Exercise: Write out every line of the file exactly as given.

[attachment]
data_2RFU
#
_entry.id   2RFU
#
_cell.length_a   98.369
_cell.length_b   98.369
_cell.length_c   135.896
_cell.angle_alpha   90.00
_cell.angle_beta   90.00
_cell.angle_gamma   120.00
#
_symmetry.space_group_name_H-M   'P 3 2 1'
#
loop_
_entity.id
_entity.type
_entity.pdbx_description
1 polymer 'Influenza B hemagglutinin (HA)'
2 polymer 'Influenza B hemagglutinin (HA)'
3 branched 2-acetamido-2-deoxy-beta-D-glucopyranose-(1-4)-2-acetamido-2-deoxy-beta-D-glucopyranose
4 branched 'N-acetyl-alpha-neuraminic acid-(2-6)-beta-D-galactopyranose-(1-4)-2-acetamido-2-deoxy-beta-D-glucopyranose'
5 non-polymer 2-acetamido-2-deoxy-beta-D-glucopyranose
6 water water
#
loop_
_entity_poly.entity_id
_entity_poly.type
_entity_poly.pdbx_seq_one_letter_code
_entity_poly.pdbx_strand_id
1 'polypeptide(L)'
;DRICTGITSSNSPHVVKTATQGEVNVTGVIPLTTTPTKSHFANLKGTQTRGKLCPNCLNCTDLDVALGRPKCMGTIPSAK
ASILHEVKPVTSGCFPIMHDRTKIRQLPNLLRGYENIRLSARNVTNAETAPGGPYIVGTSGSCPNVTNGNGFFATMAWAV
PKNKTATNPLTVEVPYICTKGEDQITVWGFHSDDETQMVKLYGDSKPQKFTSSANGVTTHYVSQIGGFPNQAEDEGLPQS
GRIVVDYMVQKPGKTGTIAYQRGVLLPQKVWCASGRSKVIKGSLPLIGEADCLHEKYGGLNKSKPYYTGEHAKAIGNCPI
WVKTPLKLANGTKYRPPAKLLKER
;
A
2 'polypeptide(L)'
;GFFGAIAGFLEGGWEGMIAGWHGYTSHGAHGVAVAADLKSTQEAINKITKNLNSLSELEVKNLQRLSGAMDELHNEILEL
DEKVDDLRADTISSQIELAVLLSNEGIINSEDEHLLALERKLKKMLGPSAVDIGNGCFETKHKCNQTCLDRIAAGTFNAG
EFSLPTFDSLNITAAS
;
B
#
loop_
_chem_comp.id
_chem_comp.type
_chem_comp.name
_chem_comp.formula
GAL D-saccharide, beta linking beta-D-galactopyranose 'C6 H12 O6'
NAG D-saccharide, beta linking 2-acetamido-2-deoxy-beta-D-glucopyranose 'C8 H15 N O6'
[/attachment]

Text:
data_2RFU
#
_entry.id   2RFU
#
_cell.length_a   98.369
_cell.length_b   98.369
_cell.length_c   135.896
_cell.angle_alpha   90.00
_cell.angle_beta   90.00
_cell.angle_gamma   120.00
#
_symmetry.space_group_name_H-M   'P 3 2 1'
#
loop_
_entity.id
_entity.type
_entity.pdbx_description
1 polymer 'Influenza B hemagglutinin (HA)'
2 polymer 'Influenza B hemagglutinin (HA)'
3 branched 2-acetamido-2-deoxy-beta-D-glucopyranose-(1-4)-2-acetamido-2-deoxy-beta-D-glucopyranose
4 branched 'N-acetyl-alpha-neuraminic acid-(2-6)-beta-D-galactopyranose-(1-4)-2-acetamido-2-deoxy-beta-D-glucopyranose'
5 non-polymer 2-acetamido-2-deoxy-beta-D-glucopyranose
6 water water
#
loop_
_entity_poly.entity_id
_entity_poly.type
_entity_poly.pdbx_seq_one_letter_code
_entity_poly.pdbx_strand_id
1 'polypeptide(L)'
;DRICTGITSSNSPHVVKTATQGEVNVTGVIPLTTTPTKSHFANLKGTQTRGKLCPNCLNCTDLDVALGRPKCMGTIPSAK
ASILHEVKPVTSGCFPIMHDRTKIRQLPNLLRGYENIRLSARNVTNAETAPGGPYIVGTSGSCPNVTNGNGFFATMAWAV
PKNKTATNPLTVEVPYICTKGEDQITVWGFHSDDETQMVKLYGDSKPQKFTSSANGVTTHYVSQIGGFPNQAEDEGLPQS
GRIVVDYMVQKPGKTGTIAYQRGVLLPQKVWCASGRSKVIKGSLPLIGEADCLHEKYGGLNKSKPYYTGEHAKAIGNCPI
WVKTPLKLANGTKYRPPAKLLKER
;
A
2 'polypeptide(L)'
;GFFGAIAGFLEGGWEGMIAGWHGYTSHGAHGVAVAADLKSTQEAINKITKNLNSLSELEVKNLQRLSGAMDELHNEILEL
DEKVDDLRADTISSQIELAVLLSNEGIINSEDEHLLALERKLKKMLGPSAVDIGNGCFETKHKCNQTCLDRIAAGTFNAG
EFSLPTFDSLNITAAS
;
B
#
loop_
_chem_comp.id
_chem_comp.type
_chem_comp.name
_chem_comp.formula
GAL D-saccharide, beta linking beta-D-galactopyranose 'C6 H12 O6'
NAG D-saccharide, beta linking 2-acetamido-2-deoxy-beta-D-glucopyranose 'C8 H15 N O6'